Air compressors are key components in many manufacturing and process industries. They’re interesting from an engineering standpoint because of the many disciplines involved in their design and application. Also, they’re interesting historically because they are among the earliest machines, and most people have an intuitive understanding of compressor operation. Anyone who has used a bicycle pump or a bellows has operated an air compressor, and they know that work is required to compress air. Anyone knows that compression heats air.
The major compressor classes are positive displacement and dynamic. An example of the positive displacement class is the bicycle pump or fireplace bellows, both of which change the volume of a chamber to compress air. If a piston inside a cylinder forms the chamber, the compressor is known as a reciprocating type. These are further subdivided into single-acting and double-acting. In a single-acting type, only one piston face compresses the air; double-acting types use both faces alternately. Reciprocating compressor sizes range from fractional horsepower to more than 600 hp.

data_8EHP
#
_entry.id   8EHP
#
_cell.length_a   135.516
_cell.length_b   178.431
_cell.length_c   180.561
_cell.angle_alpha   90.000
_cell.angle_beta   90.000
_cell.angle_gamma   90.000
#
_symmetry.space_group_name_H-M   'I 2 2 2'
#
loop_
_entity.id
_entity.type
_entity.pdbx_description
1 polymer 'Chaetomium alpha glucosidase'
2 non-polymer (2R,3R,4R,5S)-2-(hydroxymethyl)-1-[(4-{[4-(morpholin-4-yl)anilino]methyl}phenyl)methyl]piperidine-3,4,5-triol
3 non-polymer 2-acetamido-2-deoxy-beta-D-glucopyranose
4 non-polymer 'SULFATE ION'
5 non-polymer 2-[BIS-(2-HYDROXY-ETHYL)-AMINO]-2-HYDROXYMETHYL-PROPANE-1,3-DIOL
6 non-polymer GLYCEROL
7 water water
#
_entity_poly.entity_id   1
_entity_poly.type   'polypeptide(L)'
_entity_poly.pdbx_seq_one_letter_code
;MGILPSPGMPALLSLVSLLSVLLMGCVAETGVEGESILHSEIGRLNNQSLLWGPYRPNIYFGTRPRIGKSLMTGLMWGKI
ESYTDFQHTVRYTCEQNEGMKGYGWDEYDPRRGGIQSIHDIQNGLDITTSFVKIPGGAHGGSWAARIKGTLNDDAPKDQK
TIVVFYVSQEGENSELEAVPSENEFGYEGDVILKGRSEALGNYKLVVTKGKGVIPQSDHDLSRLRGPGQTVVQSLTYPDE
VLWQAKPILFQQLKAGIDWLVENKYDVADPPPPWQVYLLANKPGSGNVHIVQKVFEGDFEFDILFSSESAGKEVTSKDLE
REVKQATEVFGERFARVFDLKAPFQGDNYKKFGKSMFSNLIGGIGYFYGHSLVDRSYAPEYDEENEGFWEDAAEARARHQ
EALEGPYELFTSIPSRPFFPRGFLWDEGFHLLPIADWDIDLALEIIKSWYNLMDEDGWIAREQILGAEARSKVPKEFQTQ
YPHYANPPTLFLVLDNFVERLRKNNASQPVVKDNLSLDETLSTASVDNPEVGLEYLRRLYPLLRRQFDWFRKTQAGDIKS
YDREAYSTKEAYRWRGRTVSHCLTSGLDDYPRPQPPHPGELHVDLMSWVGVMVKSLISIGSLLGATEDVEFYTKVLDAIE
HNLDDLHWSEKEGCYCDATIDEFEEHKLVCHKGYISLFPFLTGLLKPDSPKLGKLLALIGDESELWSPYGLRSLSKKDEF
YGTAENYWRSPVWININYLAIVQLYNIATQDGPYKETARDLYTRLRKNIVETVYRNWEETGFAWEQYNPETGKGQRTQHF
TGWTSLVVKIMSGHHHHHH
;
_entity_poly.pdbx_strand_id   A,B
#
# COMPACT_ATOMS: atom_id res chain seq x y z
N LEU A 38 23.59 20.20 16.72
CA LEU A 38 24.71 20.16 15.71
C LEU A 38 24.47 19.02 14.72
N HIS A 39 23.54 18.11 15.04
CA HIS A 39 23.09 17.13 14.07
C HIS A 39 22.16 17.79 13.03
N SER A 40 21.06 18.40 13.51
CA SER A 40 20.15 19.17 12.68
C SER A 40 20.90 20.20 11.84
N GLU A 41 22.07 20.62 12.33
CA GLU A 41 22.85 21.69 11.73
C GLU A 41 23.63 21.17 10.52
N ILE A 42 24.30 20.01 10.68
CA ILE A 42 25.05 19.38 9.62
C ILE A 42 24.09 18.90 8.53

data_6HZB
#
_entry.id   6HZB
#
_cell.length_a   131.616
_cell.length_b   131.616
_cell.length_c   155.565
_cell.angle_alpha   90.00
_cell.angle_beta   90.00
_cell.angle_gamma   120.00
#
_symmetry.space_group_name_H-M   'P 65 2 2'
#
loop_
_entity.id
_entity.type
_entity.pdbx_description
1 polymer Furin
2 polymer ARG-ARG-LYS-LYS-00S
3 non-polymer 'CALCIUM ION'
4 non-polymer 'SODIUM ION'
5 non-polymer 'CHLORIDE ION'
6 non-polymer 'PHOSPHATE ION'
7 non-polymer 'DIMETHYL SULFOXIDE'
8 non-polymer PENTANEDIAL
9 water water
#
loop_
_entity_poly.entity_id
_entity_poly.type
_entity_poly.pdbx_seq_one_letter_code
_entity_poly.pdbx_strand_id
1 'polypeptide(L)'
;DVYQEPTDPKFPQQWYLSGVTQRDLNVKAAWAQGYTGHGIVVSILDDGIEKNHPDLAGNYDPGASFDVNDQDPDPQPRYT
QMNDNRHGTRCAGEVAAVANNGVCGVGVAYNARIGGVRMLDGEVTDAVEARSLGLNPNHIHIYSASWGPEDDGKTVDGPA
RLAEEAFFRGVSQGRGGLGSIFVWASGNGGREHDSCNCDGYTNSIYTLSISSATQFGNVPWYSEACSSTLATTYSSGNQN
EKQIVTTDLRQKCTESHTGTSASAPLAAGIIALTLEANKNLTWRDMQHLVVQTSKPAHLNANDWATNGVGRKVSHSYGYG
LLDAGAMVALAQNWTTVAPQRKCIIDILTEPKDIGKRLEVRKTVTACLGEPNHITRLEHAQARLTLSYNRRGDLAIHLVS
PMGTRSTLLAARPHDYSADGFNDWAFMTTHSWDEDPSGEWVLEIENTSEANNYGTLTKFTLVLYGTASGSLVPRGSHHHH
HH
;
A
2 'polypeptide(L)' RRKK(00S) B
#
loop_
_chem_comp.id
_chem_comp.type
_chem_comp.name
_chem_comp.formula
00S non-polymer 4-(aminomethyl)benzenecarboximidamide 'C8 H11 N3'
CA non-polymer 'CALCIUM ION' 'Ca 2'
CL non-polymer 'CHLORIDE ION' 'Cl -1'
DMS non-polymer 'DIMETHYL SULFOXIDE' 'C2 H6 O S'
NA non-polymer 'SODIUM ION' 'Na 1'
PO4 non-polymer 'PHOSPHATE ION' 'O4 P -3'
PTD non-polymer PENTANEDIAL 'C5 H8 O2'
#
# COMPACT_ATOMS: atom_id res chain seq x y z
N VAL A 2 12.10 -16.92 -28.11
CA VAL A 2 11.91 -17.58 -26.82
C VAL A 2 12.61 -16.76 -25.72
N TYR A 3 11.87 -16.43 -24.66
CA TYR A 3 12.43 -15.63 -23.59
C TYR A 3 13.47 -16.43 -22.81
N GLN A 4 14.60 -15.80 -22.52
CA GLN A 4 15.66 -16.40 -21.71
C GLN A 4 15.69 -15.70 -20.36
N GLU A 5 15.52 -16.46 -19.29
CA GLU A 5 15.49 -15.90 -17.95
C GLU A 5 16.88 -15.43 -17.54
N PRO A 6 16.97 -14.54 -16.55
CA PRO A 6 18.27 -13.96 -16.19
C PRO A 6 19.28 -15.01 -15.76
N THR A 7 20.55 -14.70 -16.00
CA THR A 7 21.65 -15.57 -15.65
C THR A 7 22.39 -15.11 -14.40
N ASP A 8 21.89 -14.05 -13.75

Another type is the rotary positive displacement compressor, in either helical screw or sliding vane varieties. The helical screw compresses air between a meshing rotating rotor and screw assembly. Helical screw compressors are available in sizes from about 3 hp to several thousand horsepower.
The sliding vane compressor uses a set of sliding vanes placed in slots on a rotor eccentrically mounted in a cylindrical casing. As the rotor spins, centrifugal force presses the vanes against the casing wall to compress air between the vanes and the casing.
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